Remembering


I wrote this last year, on the ten-year anniversary of 9/11. A year later, my feelings are the same. Thank you to all those who gave and continue to give their lives to something bigger than themselves. 

REMEMBERING

Just over ten years ago it was a beautiful day in St. Louis, MO when my then fiancé walked out of the federal building with a young sailor in his dress whites. He just enlisted in the United States Navy. I didn’t know he was signing the papers. I still had so many questions and felt a rush of emotion. He smiled at me as the Sailor said to me, “You are looking at the newest addition to the United States Navy!” He then shook my hand and walked away leaving Nick and I standing in the sunshine together. I’ll never forget Nick’s reassuring touch. He took my hand and would squeeze it over and over as we walked to my car. I wasn’t able to say anything yet. I didn’t know what to think about it all. I was madly in love with him, but he was leaving college to serve. He and I had spoken about it, but I didn’t ask the questions a soon to be military wife should ask. He opened my car door, kissed me and said, “Everything is going to be OK, I promise.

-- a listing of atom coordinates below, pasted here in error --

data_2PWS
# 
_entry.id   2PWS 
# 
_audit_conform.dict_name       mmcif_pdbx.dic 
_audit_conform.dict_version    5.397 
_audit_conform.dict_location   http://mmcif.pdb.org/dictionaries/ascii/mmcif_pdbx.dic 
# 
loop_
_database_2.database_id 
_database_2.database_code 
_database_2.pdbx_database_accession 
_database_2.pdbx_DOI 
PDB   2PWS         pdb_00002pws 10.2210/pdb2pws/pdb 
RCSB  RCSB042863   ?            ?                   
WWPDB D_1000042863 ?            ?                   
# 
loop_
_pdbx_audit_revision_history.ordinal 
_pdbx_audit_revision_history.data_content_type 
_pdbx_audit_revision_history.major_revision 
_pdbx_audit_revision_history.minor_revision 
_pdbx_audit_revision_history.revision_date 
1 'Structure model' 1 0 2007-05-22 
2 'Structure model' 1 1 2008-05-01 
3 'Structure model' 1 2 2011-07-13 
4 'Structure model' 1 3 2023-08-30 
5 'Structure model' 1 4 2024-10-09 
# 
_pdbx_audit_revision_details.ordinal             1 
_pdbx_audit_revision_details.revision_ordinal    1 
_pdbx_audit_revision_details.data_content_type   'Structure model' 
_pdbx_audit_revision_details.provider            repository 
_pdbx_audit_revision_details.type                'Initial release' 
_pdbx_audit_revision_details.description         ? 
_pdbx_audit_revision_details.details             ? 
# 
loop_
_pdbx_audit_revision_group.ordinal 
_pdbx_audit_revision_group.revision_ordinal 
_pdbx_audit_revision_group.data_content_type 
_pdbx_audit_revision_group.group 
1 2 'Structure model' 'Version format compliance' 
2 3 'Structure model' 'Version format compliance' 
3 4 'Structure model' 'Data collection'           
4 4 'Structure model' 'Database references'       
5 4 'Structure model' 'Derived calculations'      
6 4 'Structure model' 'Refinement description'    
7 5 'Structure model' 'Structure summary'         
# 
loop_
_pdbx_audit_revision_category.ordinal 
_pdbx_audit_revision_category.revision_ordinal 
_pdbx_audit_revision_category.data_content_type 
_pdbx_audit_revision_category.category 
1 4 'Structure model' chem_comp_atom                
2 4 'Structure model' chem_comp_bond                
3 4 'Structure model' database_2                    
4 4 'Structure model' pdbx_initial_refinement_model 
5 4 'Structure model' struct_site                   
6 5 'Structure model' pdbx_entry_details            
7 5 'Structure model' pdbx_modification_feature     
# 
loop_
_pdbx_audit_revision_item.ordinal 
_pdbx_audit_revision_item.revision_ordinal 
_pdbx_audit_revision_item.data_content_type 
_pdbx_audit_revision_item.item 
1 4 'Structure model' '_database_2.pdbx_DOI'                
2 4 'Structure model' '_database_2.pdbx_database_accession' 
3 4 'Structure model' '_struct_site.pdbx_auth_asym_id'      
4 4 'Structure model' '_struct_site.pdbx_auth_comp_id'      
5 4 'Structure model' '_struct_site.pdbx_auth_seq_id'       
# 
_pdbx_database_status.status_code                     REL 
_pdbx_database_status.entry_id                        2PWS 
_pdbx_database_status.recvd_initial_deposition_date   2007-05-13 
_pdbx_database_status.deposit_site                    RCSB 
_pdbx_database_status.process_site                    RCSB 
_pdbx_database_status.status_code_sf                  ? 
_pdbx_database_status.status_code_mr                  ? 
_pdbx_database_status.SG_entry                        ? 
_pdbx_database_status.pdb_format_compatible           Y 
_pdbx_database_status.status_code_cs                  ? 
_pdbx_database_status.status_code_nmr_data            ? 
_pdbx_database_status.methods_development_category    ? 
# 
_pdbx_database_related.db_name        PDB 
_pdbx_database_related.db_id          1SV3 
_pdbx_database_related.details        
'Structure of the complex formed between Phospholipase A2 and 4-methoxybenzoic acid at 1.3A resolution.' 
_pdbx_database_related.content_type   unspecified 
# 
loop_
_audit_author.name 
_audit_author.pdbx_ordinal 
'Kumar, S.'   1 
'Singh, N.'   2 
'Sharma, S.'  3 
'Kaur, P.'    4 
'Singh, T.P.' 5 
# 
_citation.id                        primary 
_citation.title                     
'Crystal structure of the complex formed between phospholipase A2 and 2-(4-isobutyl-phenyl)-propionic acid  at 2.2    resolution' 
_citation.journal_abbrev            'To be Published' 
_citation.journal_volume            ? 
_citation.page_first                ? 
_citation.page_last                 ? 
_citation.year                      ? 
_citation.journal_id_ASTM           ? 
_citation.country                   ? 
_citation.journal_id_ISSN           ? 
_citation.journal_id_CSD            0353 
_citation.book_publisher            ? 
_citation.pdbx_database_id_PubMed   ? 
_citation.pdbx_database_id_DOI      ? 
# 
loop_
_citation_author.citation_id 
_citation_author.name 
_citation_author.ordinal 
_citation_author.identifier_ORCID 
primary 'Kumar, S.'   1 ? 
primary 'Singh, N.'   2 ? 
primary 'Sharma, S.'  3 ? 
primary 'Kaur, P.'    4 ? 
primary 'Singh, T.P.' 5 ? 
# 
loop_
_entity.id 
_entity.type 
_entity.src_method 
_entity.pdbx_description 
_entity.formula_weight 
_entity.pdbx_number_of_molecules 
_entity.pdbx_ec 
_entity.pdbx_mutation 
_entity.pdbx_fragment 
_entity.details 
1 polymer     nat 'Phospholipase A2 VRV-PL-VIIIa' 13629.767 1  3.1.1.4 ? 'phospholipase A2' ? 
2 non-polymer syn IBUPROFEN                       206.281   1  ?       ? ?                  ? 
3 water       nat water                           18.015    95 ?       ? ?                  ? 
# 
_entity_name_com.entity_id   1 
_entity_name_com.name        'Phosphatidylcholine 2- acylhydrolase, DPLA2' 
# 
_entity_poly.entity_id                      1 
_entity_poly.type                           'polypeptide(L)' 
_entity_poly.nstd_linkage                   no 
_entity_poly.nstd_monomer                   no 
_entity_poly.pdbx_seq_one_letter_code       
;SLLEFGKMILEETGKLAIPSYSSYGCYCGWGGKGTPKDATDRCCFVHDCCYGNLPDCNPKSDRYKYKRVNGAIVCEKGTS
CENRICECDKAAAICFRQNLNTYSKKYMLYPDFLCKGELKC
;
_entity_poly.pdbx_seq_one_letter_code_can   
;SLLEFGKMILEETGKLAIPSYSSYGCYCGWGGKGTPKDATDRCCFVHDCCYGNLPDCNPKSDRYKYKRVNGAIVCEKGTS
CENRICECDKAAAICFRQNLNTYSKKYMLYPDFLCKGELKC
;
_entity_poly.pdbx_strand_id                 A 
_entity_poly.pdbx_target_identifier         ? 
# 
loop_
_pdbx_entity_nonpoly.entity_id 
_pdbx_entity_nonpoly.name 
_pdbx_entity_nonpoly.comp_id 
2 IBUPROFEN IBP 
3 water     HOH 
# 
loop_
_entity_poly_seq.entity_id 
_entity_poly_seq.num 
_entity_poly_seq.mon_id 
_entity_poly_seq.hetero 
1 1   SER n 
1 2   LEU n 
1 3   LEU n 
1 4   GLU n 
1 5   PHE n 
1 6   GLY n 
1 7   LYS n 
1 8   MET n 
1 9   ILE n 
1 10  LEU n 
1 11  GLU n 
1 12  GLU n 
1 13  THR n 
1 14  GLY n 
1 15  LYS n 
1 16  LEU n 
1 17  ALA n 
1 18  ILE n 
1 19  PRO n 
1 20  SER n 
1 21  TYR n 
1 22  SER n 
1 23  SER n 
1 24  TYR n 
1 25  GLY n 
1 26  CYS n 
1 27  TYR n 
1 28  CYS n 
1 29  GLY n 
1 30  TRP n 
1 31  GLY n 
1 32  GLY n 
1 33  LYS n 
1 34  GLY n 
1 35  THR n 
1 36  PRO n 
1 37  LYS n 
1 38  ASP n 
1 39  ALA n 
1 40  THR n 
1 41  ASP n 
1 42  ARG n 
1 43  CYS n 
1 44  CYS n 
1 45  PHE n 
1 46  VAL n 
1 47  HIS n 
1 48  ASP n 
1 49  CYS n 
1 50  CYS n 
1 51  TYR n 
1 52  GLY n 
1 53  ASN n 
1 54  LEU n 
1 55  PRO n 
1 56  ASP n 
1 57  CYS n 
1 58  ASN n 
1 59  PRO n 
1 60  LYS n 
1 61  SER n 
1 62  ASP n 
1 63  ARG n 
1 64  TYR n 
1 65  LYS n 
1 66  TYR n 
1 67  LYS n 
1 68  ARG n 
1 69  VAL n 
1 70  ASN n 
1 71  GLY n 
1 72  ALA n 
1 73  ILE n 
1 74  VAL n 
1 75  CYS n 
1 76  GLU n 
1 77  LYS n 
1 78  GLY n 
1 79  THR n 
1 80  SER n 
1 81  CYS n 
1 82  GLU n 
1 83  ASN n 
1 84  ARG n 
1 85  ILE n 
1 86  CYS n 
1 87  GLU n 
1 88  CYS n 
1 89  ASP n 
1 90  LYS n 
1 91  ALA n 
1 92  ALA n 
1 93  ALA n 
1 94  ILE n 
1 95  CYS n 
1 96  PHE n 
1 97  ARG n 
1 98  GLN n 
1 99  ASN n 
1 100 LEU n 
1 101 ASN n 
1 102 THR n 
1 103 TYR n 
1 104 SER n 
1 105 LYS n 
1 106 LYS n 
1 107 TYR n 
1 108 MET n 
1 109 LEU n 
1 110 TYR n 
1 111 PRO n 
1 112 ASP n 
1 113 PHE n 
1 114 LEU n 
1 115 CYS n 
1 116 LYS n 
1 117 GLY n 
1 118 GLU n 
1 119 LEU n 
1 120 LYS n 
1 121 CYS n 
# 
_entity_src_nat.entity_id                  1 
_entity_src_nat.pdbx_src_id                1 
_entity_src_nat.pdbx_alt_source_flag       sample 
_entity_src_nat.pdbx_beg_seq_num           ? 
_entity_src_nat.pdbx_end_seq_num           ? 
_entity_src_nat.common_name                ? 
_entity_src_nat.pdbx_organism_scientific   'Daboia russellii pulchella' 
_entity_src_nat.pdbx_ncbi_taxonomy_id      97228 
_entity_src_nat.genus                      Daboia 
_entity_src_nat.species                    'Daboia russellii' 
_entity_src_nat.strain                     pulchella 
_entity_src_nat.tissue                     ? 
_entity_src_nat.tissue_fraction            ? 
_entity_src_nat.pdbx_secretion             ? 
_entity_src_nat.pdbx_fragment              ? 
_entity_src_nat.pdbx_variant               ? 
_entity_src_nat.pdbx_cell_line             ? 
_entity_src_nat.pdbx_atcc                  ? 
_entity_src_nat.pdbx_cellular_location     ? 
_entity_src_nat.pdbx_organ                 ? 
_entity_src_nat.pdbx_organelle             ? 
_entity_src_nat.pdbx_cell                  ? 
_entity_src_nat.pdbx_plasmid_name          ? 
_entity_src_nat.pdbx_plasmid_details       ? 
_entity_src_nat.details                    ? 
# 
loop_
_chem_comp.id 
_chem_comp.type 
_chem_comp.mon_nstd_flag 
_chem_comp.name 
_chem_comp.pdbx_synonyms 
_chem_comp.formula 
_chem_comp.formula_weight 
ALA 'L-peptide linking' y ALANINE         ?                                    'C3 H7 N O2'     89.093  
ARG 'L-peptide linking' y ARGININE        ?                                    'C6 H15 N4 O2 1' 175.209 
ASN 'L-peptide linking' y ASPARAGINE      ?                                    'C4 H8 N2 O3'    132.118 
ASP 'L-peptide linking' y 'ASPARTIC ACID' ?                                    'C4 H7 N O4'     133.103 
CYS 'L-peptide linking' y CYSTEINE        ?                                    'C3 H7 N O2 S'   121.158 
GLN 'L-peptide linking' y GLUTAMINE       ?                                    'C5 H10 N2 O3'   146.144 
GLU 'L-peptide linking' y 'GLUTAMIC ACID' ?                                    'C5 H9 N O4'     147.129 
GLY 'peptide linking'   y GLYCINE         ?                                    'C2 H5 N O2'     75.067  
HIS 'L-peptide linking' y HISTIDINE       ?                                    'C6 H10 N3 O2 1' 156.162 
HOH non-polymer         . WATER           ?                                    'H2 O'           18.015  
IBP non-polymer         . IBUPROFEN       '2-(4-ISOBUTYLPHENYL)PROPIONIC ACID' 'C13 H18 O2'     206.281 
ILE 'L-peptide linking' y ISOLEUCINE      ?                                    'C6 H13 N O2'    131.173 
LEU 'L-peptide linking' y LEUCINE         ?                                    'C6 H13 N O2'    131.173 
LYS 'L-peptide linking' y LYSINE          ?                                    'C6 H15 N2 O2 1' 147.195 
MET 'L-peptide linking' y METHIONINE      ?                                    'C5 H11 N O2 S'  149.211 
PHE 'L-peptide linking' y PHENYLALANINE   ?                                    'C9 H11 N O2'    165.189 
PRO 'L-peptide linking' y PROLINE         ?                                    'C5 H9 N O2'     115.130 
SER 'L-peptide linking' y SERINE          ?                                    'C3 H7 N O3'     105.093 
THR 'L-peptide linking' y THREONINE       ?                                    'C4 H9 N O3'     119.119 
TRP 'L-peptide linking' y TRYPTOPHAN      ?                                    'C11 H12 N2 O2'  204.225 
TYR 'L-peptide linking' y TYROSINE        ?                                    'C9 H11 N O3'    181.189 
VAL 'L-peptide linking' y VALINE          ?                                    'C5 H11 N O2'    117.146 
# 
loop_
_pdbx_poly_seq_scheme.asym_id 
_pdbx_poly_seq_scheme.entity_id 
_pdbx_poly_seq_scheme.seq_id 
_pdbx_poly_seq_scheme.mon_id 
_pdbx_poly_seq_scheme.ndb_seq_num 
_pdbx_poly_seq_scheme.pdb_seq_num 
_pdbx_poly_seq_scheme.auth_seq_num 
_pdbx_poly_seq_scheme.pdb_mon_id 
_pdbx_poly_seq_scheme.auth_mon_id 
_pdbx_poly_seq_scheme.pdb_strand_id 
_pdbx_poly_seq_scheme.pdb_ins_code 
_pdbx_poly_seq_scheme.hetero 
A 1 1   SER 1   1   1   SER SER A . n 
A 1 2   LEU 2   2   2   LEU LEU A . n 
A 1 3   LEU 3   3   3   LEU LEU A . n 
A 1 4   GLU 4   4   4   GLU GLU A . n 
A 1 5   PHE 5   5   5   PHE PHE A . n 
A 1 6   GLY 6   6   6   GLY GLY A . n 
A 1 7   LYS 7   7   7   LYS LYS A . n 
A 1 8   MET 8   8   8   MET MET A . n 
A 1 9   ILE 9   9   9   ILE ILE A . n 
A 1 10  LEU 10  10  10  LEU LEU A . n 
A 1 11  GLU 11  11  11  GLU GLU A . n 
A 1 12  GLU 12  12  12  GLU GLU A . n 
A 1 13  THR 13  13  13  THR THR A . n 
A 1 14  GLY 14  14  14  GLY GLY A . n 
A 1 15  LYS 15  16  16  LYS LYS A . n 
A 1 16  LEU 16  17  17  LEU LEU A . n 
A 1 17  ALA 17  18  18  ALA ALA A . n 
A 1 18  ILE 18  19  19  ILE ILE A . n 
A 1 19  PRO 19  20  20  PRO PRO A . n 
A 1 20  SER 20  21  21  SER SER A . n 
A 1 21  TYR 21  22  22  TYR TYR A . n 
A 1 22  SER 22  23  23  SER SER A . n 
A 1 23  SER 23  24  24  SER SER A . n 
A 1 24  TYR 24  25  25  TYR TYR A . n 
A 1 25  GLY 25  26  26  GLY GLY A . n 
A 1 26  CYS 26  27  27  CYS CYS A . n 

The ride home was abnormally quiet. Our normal banter and laughter was absent. Nick just held my hand while driving with the other and I sat processing. I have had flash backs to what I said next to him. It gives me chills. After about thirty minutes I quietly ask, “What if there is a war?” Nick just looks at me with his reassuring and calming smile and said, “Marie, no one is foolish enough to start a war with the United States. But, if there is a war, I will serve in it.” He squeezed my hand and smiled softly again.